Says refurbishing work should stay in Ontario
September 19, 2011
by The Canadian Press
TORONTO: Progressive Conservative Leader Tim Hudak pledged to suspend an out-of-province contract and reiterated a promise to scrap another Sunday while touting his plans for job creation in Ontario.
The Tory leader’s commitments drew Liberal warnings that breaking sealed deals would be reckless and expensive for the province.
He said, however, it was all part of his party’s plan to secure employment and savings for Ontarians.
Hudak has already pledged to scrap a $7-billion green energy deal with Samsung, but hasn’t revealed how much it will cost. On Sunday, he added another contract promise to his campaign.
If elected Ontario’s premier Oct. 6, Hudak said he would suspend a $120-million deal to refurbish GO trains that was awarded to a Quebec company.
“I’ll suspend the contract and I’ll look at the details to see what’s in the best interest of families,” he said of the five-year deal that went to CAD Railway Industries near Montreal.
“Dalton McGuinty failed at his job as premier when he let that contract be signed without looking at the local economic impact or the big picture.”
Hudak’s pledge came a day after NDP Leader Andrea Horwath promised to kill the same deal saying the contract should have gone to Ontario Northland, which has a plant in North Bay.
“I’m glad that Mr. Hudak is kind of joining us in realizing that to keep good jobs in Ontario we need to have a Buy Ontario policy,” Horwath said in an interview. “Unfortunately he’s talking about just this one situation. For us, it’s an entire policy, it’s not just a one-off.”
Horwath said she believed the contract hadn’t been finalized yet, meaning it wouldn’t be expensive to get out of, as the Liberals were suggesting.
“What’s reckless and irresponsible is allowing our tax dollars to create jobs somewhere else,” she said. “People can be sure that Ontario Northland will have those jobs.”
The deal to refurbish 127 GO Transit rail cars migrated to Quebec when CAD submitted a bid which was $2 million higher than one from Ontario Northland.
Hudak didn’t go as far as the NDP promise to award the contract to Ontario Northland but did say the PCs would invest in the company as “an economic artery” to help create jobs in Northern Ontario.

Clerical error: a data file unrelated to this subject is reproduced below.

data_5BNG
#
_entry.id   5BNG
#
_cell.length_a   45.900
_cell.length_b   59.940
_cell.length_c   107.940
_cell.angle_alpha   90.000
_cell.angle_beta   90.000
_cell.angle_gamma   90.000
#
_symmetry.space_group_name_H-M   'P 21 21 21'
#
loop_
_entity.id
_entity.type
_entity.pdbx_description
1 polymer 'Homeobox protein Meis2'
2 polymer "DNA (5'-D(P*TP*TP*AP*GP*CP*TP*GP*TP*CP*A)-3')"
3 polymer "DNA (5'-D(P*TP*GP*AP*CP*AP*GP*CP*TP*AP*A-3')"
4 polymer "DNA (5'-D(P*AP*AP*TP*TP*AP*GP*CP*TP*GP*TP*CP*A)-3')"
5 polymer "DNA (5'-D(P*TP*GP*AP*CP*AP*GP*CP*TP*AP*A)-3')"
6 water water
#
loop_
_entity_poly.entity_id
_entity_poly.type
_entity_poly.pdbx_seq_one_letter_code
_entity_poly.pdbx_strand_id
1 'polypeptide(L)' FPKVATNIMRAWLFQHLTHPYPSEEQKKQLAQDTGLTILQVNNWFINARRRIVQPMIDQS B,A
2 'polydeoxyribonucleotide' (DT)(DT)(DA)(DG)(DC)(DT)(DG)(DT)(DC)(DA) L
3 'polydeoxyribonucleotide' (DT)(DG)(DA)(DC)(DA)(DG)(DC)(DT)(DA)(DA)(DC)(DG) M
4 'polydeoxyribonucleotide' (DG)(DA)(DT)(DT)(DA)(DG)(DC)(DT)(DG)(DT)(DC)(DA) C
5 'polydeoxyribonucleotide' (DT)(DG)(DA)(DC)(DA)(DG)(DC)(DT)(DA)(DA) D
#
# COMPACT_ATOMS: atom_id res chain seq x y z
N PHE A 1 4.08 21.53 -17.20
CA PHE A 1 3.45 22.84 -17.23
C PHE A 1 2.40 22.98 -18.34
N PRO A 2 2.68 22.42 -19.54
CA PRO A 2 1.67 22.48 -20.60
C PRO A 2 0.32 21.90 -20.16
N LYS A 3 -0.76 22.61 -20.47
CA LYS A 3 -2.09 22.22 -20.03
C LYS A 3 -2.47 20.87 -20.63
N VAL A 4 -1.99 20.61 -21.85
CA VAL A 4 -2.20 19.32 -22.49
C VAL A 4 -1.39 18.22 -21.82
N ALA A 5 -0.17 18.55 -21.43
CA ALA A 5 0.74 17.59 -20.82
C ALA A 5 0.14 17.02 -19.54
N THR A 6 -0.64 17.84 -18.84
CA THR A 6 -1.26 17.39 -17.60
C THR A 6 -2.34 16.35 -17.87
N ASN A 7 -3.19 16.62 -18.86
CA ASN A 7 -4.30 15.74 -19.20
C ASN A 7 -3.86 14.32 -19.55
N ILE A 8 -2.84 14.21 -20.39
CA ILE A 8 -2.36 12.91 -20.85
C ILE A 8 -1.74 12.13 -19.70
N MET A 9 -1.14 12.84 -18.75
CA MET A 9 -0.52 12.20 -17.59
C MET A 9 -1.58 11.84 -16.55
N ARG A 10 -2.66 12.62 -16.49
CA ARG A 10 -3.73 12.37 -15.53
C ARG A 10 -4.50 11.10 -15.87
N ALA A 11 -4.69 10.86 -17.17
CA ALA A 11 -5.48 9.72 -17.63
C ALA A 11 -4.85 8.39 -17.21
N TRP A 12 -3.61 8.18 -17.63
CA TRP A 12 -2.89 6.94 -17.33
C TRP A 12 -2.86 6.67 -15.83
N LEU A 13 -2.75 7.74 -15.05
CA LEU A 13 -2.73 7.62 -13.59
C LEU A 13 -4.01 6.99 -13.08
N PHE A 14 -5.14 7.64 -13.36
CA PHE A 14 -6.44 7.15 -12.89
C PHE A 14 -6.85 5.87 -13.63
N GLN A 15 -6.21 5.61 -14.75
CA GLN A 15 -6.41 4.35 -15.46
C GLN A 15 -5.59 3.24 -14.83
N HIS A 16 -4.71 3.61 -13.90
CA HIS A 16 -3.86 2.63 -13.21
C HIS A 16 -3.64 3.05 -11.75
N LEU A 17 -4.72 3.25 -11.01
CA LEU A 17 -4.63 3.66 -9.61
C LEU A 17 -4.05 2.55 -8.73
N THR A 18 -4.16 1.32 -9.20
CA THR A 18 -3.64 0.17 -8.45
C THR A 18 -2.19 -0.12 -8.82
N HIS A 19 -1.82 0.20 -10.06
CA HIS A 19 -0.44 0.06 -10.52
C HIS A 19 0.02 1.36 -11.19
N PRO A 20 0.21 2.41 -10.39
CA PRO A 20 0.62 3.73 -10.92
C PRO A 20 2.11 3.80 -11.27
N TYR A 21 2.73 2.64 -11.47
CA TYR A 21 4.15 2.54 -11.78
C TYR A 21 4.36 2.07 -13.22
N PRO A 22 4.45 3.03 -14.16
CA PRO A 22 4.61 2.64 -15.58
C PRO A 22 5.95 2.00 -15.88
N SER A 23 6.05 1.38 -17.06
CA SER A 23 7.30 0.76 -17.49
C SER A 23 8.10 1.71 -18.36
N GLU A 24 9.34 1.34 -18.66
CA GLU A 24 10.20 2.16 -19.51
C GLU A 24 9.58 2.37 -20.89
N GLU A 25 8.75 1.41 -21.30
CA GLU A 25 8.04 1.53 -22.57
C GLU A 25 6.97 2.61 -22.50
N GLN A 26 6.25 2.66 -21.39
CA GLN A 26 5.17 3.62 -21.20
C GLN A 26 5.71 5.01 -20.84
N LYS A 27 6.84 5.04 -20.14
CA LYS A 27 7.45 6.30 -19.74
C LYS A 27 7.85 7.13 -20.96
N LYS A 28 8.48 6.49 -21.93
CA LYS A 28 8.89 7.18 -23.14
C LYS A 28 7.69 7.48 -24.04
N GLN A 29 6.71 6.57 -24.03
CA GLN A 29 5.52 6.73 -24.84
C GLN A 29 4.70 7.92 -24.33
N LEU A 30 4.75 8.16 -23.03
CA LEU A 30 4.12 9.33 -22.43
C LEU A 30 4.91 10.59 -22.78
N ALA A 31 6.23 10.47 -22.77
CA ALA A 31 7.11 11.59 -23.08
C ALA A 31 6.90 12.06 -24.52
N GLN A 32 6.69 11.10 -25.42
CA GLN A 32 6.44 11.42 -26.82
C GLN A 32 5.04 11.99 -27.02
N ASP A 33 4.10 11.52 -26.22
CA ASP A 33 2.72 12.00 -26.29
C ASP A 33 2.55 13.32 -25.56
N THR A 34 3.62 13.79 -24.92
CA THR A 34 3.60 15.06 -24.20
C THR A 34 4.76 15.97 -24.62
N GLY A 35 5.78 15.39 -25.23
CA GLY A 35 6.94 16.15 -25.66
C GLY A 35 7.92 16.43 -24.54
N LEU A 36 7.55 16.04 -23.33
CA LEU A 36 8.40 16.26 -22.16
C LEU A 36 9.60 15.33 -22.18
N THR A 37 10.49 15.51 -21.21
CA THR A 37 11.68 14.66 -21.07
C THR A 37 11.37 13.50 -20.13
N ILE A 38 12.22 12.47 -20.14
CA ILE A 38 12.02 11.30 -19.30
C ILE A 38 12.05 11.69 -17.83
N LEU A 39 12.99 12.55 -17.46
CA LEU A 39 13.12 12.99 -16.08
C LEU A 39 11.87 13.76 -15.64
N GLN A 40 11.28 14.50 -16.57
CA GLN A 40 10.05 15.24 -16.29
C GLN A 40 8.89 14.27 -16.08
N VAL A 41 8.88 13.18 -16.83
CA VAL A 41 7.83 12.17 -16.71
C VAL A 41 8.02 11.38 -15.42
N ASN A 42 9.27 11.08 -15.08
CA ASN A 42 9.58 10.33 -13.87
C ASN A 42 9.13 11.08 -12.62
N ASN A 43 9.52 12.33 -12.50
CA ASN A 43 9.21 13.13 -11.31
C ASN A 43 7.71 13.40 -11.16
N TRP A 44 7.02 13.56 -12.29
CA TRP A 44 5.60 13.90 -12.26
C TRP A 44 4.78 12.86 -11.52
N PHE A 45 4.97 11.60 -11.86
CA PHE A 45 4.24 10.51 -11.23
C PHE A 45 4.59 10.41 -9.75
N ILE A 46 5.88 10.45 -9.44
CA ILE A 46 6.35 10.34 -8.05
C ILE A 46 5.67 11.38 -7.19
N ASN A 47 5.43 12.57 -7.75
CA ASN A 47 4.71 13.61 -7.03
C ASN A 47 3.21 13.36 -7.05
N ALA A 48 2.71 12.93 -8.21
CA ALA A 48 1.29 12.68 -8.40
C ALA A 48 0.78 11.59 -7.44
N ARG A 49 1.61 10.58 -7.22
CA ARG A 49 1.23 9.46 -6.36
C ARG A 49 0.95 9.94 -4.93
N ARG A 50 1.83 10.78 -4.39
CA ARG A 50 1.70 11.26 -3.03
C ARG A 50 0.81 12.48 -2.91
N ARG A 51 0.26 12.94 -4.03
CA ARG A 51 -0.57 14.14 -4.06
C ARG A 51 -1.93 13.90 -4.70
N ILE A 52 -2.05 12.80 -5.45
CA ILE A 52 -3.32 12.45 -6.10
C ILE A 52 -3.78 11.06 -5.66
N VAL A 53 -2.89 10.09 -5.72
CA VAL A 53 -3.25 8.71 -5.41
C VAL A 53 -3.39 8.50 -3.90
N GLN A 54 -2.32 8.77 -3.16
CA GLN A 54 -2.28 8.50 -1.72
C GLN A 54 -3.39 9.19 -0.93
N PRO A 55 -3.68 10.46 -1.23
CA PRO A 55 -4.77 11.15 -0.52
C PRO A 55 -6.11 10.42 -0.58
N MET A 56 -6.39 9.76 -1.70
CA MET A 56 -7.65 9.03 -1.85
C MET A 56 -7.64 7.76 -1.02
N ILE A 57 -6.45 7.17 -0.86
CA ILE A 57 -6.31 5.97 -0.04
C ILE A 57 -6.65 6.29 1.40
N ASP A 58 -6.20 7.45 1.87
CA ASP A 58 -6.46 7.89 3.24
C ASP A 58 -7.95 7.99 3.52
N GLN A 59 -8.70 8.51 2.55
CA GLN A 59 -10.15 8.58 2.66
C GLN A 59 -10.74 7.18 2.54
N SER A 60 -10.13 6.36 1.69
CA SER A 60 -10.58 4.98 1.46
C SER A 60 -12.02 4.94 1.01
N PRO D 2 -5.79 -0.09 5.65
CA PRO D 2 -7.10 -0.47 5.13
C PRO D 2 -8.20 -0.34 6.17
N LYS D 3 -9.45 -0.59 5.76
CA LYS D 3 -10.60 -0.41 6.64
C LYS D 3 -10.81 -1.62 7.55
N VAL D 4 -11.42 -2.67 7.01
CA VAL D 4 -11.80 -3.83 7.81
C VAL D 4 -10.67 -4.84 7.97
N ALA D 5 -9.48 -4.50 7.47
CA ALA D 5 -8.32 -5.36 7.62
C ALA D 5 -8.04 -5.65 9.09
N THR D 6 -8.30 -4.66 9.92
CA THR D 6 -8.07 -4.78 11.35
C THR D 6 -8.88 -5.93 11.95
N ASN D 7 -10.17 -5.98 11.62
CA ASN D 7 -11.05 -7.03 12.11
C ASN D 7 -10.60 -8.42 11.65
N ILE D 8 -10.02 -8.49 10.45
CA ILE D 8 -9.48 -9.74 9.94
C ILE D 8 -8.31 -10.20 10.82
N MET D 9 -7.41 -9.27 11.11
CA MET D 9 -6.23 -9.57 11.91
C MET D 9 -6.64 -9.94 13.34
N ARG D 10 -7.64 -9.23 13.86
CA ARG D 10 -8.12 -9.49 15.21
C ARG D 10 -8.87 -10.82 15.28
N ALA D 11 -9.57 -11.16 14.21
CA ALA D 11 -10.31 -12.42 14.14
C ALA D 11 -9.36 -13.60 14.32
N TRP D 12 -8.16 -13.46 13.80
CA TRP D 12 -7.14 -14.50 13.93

Hudak said McGuinty “messed up” on the deal.
“He allowed dollars to leave our province that could have helped create jobs in North Bay and Ontario Northland,” he said.
McGuinty countered by calling Hudak and Horwath¹s contract scrapping plans “a reckless approach.”
“Those are signed, sealed. They will be expensive to disengage from,” McGuinty said while visiting a hospital in Toronto on Sunday. “I just don’t think it’s appropriate to say to the taxpayers regardless of the costs, we’re just going to get this done.”
McGuinty added that his government’s $10-million investment to have Ontario Northland refurbish trains for the Polar Bear Express and their plans to expand GO commuter trains to all-day service demonstrated the Liberal commitment to job creation in Ontario.
Hudak’s pledge to suspend the rail-car deal followed his promise to scrap Ontario’s contract with South Korea-based Samsung to manufacture components for green energy projects.
The Liberals renegotiated that contract in August, giving Samsung a one-year extension in getting its project online and lowering an incentive they were giving the company over 20 years to a maximum of $110 million.
The Tories have continually decried the deal, saying it’s driving up hydro rates, not creating the jobs the Liberals promised and that the feed-in tariff program which offers stable prices under long-term contracts for renewable energy should also be scrapped.
Speaking to reporters Sunday, Hudak wouldn’t say how much it would cost the province to get out of what he called McGuinty’s “sweetheart deal” with Samsung.
“Dalton McGuinty could have got us out of that deal without paying a penny,” said Hudak. “But instead of doing so, Dalton McGuinty has now extended the deal. I think that’s wrong.
“Let’s get out while we can. Let’s not raise the hydro rates to pay for a secret deal that is no good for taxpayers.”
Hudak hasn’t said if the jobs that would have been created under the Korean company’s projects in Ontario would be guaranteed elsewhere.
“We just cannot afford to drive up hydro rates even further for a company that’s doing very well already and for a contract or a frame work agreement that said no to Canadian businesses and no to Ontario businesses,” he said. “It’s a rip-off, it’s a scam.”